Israeli Environment Minister Gila Gamliel signed a document banning the sale of animal fur for clothing production in the country. The law will come into force in six months, in December 2021.
It is the first country in the world to have such a law.
The minister stressed that the fur industry kills hundreds of millions of animals around the world, and is also associated with great suffering and cruelty. Animal rights activists have already described the decisive step as a “historic victory.”
The ban on the fur trade makes Israel the first country in the world to do so, although there are already similar cases at the regional level. For example, the US state of California banned the sale of natural fur products back in 2019.
According to The Jerusalem Post, the ban will not apply to “scientific research, education, teaching and religious purposes and traditions.” The last point caused the most controversy. The fact is that ultra-Orthodox Jews wear shtreimels on Shabbat and holidays – hats trimmed with sable and fox tails. At the same time, in the hot climate of Israel, fur products are not very popular among the general population.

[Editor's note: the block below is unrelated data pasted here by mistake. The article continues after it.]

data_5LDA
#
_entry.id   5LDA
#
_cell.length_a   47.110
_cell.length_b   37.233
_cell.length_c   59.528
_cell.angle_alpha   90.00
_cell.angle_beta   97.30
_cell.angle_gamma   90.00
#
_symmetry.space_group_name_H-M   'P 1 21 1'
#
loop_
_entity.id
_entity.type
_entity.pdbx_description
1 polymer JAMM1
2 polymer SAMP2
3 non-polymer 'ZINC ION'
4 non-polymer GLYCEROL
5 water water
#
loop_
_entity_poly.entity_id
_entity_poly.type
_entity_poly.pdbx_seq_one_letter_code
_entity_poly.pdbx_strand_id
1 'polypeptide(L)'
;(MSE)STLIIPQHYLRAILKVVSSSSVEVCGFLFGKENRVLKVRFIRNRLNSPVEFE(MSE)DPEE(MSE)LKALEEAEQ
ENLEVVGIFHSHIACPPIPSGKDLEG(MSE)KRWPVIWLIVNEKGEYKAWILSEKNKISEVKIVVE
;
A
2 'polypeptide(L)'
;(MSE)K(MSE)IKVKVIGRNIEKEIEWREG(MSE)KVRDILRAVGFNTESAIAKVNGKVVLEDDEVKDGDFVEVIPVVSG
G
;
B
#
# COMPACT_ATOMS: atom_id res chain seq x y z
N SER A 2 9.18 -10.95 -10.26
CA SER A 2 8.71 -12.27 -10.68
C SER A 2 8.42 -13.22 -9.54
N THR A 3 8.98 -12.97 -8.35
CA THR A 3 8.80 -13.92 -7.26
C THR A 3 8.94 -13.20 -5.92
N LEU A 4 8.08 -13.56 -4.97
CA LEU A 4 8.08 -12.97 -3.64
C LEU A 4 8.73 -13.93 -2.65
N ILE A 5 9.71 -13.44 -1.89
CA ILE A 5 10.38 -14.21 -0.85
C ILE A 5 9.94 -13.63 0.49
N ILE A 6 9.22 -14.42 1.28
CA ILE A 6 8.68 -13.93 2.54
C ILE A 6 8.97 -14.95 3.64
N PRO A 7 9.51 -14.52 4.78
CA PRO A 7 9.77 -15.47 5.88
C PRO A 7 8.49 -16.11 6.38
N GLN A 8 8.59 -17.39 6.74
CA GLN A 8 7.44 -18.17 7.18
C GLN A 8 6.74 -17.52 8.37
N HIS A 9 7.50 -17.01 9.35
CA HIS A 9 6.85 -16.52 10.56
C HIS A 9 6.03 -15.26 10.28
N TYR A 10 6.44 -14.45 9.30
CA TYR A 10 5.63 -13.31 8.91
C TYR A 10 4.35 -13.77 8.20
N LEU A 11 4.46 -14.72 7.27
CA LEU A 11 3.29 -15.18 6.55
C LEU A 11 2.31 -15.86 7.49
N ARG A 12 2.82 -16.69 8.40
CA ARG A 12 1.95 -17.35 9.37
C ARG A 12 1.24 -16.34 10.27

A shtreimel (Yiddish: שטרײַמל shtrayml, which they wear only on special occasions (on Saturday, a holiday, at a wedding, or when they meet a rabbi). on the head is the fur of an “unclean animal” – the tail of a fox to distinguish Jews from other nations, but the Jews turned this “badge of shame” into a “badge of distinction.”